HVAC (heating, ventilating, and air conditioning; also heating, ventilation, and air conditioning) is the technology of indoor and vehicular environmental comfort. Its goal is to provide thermal comfort and acceptable indoor air quality. HVAC system design is a sub discipline of mechanical engineering, based on the principles of thermodynamics, fluid mechanics, and heat transfer. Refrigeration is sometimes added to the field's abbreviation as HVAC&R or HVACR, or ventilating is dropped as in HACR (such as the designation of HACR-rated circuit breakers).
HVAC is important in the design of medium to large industrial and office buildings such as skyscrapers and in marine environments such as aquariums, where safe and healthy building conditions are regulated with respect to temperature and humidity, using fresh air from outdoors.
Ventilating or Ventilation (the V in HVAC) is the process of "changing" or replacing air in any space to provide high indoor air quality which involves temperature control, oxygen replenishment, and removal of moisture, odors, smoke, heat, dust, airborne bacteria, and carbon dioxide. Ventilation removes unpleasant smells and excessive moisture, introduces outside air, keeps interior building air circulating, and prevents stagnation of the interior air.
Ventilation includes both the exchange of air to the outside as well as circulation of air within the building. It is one of the most important factors for maintaining acceptable indoor air quality in buildings. Methods for ventilating a building may be divided into mechanical/forced and natural types
The three central functions of heating, ventilation, and air-conditioning are interrelated, especially with the need to provide thermal comfort and acceptable indoor air quality within reasonable installation, operation, and maintenance costs. HVAC systems can provide ventilation, reduce air infiltration, and maintain pressure relationships between spaces. The means of air delivery and removal from spaces is known as room air distribution
HVAC technicians work in residential homes, schools, hospitals, office buildings, or factories. Their worksites may be very hot or cold because the heating and cooling systems they must repair may not be working, and because some parts of these systems are located outdoors. Irregular hours and working in cramped spaces are common.
How to Become a Heating, Air Conditioning Mechanic and Installer
Because HVAC systems are increasingly complex, employers generally prefer applicants with postsecondary education or those who have completed an apprenticeship. Some states and localities require technicians to be licensed.
Heating, air conditioning, and refrigeration mechanics and installers—often called HVAC technicians—work on heating, ventilation, cooling systems that control the temperature and air quality in buildings.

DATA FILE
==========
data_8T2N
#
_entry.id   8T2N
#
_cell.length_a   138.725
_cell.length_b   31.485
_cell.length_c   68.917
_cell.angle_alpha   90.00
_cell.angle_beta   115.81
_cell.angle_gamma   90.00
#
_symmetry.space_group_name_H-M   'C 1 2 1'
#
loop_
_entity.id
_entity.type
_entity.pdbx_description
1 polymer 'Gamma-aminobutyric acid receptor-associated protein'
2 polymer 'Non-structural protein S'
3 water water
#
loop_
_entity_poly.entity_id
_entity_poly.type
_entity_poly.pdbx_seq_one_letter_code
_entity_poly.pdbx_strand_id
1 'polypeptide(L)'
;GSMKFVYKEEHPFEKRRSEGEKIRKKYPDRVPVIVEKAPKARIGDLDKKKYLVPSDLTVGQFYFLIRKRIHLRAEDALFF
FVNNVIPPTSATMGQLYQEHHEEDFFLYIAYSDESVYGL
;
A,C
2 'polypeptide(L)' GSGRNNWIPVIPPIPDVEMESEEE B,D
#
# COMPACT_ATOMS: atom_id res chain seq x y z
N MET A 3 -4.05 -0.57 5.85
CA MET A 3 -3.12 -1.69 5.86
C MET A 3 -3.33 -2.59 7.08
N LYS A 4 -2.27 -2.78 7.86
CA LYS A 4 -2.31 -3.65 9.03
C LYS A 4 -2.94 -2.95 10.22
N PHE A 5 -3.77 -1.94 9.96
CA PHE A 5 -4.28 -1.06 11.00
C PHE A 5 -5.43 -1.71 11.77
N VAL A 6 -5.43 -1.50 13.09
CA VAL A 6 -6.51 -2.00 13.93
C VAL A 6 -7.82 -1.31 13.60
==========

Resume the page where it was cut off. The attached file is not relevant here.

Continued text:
Heating, air conditioning, and refrigeration mechanics and installers typically do the following:
- Use blueprints or design specifications to install or repair HVAC systems
- Connect systems to fuel and water supply lines, air ducts, and other components
- Install electrical wiring and controls and test for proper operation
- Inspect and maintain customers’ HVAC systems
- Test individual components to determine necessary repairs
- Repair or replace worn or defective parts
- Determine HVAC systems’ energy use and make recommendations to improve efficiency
- Travel to worksites
Heating and air conditioning systems control the temperature, humidity, and overall air quality in homes, businesses, and other buildings. By providing a climate-controlled environment, refrigeration systems make it possible to store and transport food, medicine, and other perishable items.
Although HVAC technicians are trained to both install and maintain heating, air conditioning, and refrigeration systems, many focus on either installation or maintenance. Some also may specialize in certain types of HVAC equipment, such as water-based heating systems, solar panels, or commercial refrigeration.
HVAC technicians use many different tools. For example, they often use screwdrivers, wrenches, pipe cutters, and other basic hand tools when installing systems. Technicians also use more sophisticated tools, such as carbon monoxide testers, voltmeters, combustion analyzers, and acetylene torches to test or install system components.
When working on air conditioning and refrigeration systems, technicians must follow government regulations regarding the conservation, recovery, and recycling of refrigerants. This includes the proper handling and disposal of fluids and pressurized gases.